The sixth of ten "epiphanous photographs" - a hand-picked series of photographs as defined in an earlier Blog entry - is...
Epiphanous Photograph #6: Harry Callahan's Ivy Tentacles on Glass, Chicago, 1952
Harry Callahan (1912–1999) - a renowned, self-taught American photographer, born in Detroit, Michigan - bought his first camera in 1938 and was appointed in 1946 by László Moholy-Nagy to teach photography at Chicago's Institute of Design. He taught at the Institute until 1961, after which he continued teaching photography at the Rhode Island School of Design, until his retirement in 1977.
Callahan was best known for his dedicated experimentation with subject matter, theme and the printing process. While his subjects varied from landscapes, to street scenes, to pedestrians, to parks, and to intimate portraits of his wife (Eleanor), all of his photographs are marked by a strong sense of elegant design and gentle simplicity.
His Ivy Tentacles on Glass, which he took in 1952, illustrates one kind of experimentation with extreme contrast. Callahan had been heavily influenced by Ansel Adams when he took a workshop with the master in 1941; so much so that the experience compelled him to trade his 35mm camera and darkroom enlarger for an 8-by-10 view camera. After mastering the fine art print, with its great tonal range (following Adams' well known example and lessons in the "Zone System"), Callahan took his first steps toward a lifetime of constant experimentation, in which he sometimes turned expectation and convention on its ear.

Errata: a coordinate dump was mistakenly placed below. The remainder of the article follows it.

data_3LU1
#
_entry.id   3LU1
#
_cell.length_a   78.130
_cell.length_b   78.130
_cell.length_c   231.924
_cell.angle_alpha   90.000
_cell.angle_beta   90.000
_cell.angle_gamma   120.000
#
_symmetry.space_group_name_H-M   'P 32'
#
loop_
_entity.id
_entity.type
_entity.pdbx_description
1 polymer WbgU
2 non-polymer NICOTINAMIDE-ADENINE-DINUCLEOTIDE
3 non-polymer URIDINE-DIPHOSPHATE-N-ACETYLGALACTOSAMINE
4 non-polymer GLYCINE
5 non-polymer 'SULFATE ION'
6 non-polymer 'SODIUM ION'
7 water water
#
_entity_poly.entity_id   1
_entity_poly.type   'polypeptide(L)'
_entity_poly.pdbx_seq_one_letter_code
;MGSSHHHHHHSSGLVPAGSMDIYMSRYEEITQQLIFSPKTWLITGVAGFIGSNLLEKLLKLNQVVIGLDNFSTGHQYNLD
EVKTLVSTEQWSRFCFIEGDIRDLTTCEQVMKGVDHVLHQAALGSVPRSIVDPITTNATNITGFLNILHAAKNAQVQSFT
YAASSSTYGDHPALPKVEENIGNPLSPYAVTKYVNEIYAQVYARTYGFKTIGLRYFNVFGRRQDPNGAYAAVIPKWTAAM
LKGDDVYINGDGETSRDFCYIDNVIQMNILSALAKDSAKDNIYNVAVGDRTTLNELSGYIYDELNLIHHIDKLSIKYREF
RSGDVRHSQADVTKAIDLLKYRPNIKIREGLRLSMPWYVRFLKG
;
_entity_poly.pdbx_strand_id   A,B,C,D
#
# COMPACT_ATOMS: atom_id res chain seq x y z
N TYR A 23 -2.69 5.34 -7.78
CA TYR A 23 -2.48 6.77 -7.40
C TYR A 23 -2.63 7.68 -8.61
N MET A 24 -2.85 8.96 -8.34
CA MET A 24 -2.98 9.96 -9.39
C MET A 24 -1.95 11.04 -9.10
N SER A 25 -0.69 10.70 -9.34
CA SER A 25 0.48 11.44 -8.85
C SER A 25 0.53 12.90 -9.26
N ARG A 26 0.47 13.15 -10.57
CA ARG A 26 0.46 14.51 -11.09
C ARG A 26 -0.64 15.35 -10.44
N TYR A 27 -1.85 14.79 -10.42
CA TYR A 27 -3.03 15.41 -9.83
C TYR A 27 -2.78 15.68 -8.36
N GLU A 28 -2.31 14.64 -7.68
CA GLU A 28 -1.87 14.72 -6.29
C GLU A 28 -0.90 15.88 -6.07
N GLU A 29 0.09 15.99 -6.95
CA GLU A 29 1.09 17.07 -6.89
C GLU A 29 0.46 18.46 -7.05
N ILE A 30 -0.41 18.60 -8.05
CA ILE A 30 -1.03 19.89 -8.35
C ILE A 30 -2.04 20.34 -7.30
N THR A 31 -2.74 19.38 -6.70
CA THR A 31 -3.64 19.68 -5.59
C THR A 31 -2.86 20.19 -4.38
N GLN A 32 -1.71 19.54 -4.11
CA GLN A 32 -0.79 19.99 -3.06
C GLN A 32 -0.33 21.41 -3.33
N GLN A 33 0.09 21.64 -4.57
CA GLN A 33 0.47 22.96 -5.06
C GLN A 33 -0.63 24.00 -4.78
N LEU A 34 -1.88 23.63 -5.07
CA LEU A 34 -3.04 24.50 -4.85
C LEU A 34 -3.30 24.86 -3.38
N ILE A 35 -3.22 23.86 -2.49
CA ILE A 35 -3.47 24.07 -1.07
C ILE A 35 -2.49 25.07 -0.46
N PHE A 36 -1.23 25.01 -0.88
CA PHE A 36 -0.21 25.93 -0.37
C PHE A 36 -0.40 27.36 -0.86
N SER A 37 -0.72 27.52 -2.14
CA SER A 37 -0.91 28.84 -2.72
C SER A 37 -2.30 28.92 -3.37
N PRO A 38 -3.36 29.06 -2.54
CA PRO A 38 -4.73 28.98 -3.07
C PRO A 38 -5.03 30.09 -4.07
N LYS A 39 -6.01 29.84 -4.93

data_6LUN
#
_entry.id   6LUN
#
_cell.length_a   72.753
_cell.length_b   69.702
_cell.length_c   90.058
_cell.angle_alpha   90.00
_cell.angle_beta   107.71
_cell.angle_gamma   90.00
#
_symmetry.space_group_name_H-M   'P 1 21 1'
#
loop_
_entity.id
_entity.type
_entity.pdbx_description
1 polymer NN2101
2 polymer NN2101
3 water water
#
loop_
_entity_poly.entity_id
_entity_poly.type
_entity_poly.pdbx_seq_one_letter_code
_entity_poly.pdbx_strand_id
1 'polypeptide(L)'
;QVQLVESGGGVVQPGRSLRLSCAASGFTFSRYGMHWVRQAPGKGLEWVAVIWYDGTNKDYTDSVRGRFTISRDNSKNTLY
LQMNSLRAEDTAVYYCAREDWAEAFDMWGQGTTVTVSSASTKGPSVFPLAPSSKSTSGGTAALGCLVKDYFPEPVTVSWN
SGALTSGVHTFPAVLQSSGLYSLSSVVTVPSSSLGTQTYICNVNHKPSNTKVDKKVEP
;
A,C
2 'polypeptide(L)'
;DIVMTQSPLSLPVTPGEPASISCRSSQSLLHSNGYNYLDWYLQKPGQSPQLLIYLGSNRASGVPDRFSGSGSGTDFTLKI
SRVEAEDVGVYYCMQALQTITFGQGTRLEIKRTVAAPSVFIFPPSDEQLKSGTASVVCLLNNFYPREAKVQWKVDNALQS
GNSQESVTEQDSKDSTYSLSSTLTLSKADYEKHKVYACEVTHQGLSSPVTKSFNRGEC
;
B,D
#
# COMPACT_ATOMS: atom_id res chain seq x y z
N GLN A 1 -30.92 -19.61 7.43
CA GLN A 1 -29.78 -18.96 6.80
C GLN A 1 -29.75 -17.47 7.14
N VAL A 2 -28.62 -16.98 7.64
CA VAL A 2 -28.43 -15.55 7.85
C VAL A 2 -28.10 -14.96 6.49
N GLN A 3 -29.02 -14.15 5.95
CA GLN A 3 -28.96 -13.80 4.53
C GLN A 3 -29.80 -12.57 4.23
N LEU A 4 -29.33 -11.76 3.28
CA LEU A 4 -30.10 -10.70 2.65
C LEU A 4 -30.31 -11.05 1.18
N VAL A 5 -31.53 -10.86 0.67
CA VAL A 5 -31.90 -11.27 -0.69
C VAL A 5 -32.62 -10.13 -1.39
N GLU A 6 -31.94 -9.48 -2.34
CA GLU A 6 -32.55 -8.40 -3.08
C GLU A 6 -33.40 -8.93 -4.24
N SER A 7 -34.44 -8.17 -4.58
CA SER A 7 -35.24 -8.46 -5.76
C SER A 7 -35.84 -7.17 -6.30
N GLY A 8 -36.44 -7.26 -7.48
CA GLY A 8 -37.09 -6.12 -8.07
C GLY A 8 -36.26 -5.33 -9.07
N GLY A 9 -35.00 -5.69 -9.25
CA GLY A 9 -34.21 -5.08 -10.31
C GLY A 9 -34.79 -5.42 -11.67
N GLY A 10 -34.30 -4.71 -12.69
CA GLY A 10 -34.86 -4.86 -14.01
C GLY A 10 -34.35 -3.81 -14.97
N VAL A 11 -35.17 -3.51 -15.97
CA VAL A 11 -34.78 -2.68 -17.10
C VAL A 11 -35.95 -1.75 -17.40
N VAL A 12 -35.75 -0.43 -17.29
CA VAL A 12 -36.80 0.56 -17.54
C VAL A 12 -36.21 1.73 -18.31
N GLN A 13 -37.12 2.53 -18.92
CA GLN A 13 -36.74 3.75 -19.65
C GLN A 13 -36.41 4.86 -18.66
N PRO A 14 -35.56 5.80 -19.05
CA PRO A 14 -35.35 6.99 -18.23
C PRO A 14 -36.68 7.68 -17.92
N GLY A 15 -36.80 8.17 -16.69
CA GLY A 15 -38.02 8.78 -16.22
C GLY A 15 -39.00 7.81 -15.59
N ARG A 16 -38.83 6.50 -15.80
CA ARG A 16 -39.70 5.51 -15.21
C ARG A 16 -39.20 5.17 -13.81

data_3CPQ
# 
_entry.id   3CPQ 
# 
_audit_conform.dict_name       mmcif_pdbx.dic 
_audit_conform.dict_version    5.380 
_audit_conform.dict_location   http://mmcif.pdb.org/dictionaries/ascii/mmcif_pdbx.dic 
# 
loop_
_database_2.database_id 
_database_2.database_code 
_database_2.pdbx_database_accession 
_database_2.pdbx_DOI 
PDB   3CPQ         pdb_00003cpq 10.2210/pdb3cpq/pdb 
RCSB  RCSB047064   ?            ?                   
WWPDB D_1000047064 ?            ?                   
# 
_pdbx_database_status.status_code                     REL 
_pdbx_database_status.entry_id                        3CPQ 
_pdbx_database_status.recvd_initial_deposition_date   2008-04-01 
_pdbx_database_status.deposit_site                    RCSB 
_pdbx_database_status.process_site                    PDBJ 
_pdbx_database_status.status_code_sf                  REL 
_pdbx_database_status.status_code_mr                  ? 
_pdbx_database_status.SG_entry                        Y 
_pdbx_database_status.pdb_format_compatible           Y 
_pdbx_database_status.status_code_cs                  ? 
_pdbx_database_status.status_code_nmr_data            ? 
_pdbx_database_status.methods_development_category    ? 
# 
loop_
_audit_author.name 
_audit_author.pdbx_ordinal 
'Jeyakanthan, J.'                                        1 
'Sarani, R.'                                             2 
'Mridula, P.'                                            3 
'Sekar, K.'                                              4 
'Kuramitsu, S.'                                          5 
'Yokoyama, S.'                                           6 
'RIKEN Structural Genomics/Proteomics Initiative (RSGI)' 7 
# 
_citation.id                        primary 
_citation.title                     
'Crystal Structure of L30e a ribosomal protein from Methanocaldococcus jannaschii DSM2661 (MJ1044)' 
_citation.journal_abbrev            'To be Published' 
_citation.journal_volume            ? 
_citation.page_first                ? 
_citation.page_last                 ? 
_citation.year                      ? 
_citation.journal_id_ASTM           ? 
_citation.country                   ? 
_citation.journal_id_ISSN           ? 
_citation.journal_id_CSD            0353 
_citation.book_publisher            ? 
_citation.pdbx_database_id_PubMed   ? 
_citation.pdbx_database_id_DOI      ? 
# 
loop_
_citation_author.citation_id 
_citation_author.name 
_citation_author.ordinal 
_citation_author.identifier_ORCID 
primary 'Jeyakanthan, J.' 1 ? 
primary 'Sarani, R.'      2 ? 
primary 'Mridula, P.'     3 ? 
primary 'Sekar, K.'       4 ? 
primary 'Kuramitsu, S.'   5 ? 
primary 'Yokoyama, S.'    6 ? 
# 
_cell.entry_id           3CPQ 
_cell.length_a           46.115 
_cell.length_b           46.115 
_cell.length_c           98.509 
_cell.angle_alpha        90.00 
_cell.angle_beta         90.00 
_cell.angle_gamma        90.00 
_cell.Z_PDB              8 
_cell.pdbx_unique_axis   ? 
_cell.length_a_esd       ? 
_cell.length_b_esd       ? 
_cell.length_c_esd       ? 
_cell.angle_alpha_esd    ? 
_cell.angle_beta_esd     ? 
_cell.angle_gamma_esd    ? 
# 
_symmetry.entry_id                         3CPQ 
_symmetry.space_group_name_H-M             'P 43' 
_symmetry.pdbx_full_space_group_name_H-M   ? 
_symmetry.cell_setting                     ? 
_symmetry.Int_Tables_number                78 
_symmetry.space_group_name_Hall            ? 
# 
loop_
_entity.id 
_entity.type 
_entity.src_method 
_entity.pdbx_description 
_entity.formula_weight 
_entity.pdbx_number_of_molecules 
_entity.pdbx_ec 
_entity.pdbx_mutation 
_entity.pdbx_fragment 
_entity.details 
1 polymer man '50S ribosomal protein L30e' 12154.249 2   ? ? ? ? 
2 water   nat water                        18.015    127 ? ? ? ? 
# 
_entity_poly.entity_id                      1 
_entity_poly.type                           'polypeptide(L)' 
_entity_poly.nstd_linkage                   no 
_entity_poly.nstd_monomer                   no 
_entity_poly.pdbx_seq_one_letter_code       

This particular photograph is a wonderful example of an extrememly high contrast print where the only "tones" as such are the colors, black and white. Indeed, at first glance, a viewer may be forgiven for mistaking the photograph for a minimalist cartoon!
For me, this photo contains the seeds of two important lessons (mini "epiphanies"): (1) that constant, playful, experimentation fuels artistic growth; that, as an artist, I must constantly seek ways to go beyond the conventions my own past work has already set in stone, and to seek ways to deform my own artistic landscape; and (2) that there is sometimes great promise in seeking abstract tones and forms without the added conceptual and emotional burden (as one senses underlies most of the works of André Kertész and Minor White) to infuse the photograph with hidden layers of symbolic meaning. Callahan is here simply having fun with abstraction for abstraction's own sake; simply because the ultra-minimalist high-contrast composition looks beautiful when rendered this way! In contrast to Kertész's photographs, almost all of which seem to exude Kertész's deep meloncholy toward life and station in life as an artist (indeed, Kertész's meloncholy is what arguably drove all his photography!), Callahan's photographs seem to be bursting with a playful - joyous even! - energy.
"I think nearly every artist continually wants to reach the edge of nothingness - the point where you can't go any farther." - Harry Callahan
While this basic lesson may seem obvious to some, it was not obvious at all to a much younger version of myself when I first encountered Ivy Tentacles on Glass so many years ago! I often recall its whimsical energy - and Callahan's tireless artistic experimentation - whenever I feel like I'm slipping into a creative rut. It is also one of the ten photographs that collectively define what I love about fine art photography.